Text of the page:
Curran To Conclude Generation Of Service

By John Wagner
Washington Post Staff Writer
Monday, May 8, 2006

J. Joseph Curran Jr. (D), Maryland's longest-serving elected attorney general, will not run again this fall, ending a nearly half-century career in public office during which he emerged as a leading liberal voice on issues of race, the death penalty and gun control.

Curran's decision not to seek a sixth term, shared in an interview yesterday, adds additional drama to an already extraordinary election year in Maryland.

Four statewide seats are now certain to be vigorously contested in primaries in the heavily Democratic state -- a scenario unlike any in recent decades and certain to yield younger officeholders succeeding some lions of Maryland politics.

"As far back as I can look, this is unprecedented," said Terry Lierman, chairman of the Maryland Democratic Party.

The long-awaited decision by Curran, a member of one of Maryland's most prominent extended political families, has been complicated by the bid for governor by his son-in-law Baltimore Mayor Martin O'Malley (D).

A formal announcement is scheduled this morning at an event in Baltimore that is expected to draw many of the nearly 400 state lawyers that Curran oversees. His office is charged with providing legal advice and representation to state agencies, from the governor's office on down.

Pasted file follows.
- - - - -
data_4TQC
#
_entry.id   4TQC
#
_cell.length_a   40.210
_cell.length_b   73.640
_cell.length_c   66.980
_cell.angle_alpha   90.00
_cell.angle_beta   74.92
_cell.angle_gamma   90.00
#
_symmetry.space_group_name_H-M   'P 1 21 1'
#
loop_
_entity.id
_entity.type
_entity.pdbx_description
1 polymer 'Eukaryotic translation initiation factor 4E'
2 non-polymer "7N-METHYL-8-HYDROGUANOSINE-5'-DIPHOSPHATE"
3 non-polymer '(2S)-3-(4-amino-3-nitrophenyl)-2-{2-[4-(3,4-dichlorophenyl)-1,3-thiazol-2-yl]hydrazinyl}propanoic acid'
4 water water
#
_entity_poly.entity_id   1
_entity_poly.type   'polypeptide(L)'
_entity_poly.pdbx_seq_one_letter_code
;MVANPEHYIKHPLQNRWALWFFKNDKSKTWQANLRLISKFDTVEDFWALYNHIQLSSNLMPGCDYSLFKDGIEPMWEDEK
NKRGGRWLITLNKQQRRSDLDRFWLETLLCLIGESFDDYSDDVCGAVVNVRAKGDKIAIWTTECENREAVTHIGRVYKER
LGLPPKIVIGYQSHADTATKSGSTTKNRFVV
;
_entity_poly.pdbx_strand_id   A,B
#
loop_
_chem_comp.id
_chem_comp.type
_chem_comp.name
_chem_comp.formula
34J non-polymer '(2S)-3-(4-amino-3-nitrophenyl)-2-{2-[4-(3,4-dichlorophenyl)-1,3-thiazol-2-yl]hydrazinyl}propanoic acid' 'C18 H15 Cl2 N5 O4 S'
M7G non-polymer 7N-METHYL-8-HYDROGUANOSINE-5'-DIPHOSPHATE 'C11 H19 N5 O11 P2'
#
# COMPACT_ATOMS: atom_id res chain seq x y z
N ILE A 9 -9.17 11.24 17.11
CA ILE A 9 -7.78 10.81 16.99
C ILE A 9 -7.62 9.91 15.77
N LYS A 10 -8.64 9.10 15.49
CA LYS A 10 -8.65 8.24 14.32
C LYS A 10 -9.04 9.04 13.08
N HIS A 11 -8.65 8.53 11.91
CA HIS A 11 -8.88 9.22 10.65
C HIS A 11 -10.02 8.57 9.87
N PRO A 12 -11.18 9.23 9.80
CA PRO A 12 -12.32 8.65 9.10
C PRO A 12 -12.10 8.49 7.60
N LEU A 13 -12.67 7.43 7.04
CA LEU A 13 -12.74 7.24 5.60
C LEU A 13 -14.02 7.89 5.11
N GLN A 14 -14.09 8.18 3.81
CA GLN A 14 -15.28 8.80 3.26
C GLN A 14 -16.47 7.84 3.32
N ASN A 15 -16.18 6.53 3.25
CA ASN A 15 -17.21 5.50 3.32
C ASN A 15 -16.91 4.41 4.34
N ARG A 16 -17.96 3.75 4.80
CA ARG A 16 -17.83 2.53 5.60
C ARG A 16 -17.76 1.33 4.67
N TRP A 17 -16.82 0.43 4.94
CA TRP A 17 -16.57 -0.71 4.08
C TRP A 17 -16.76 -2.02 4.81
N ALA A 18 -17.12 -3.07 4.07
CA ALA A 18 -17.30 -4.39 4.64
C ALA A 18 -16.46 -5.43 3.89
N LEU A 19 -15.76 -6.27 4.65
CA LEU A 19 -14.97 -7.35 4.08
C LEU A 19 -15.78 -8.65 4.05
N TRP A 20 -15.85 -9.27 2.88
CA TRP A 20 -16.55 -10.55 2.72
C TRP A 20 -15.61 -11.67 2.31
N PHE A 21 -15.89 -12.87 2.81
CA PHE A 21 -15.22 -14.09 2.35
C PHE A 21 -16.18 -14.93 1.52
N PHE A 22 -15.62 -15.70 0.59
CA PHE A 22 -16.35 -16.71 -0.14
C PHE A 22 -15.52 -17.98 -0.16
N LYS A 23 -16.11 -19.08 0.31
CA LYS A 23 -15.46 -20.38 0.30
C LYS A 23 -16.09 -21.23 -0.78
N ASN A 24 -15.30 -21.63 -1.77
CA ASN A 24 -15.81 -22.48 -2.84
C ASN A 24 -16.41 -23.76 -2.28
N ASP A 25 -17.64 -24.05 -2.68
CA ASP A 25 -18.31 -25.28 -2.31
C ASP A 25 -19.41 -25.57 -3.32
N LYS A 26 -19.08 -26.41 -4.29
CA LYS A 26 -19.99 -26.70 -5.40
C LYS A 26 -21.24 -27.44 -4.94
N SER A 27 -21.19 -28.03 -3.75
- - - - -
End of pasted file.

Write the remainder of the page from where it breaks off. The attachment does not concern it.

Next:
"I thought maybe it's good to leave while you're still respected rather than when people are asking you why you're still around," said Curran, who will be 75 in July. "I feel very young, and I feel very good. I'd like to do a few more things while time is permitted."

Curran said that he looks forward to returning to private practice and that he might also write and lecture about some of the more turbulent battles of the civil rights era and other parts of his time in politics.

Curran's career began in 1958, when, inspired by Sen. John F. Kennedy, he sought and won a seat in the Maryland House of Delegates. Curran later served in the state Senate and as lieutenant governor during the second term of Gov. Harry R. Hughes (D). Curran won his first term as attorney general in 1986.

During the early part of his career, Curran spoke out on several civil rights issues before the stands were commonly accepted. He called for striking Maryland's law against interracial marriage and for laws requiring the sale of homes to people regardless of race.

Curran ran unsuccessfully for Congress in 1968 as a single-issue candidate calling for the withdrawal of troops from Vietnam. He became a firm advocate of gun control after a 1976 shooting rampage at Baltimore City Hall, in which his father, a City Council member, suffered a heart attack and later died.

Curran's tenure as attorney general included Maryland's involvement in the national settlement with tobacco companies and a push for laws expanding consumer rights and targeting sex offenders, including 2004 legislation that made it a crime to solicit a minor by computer.

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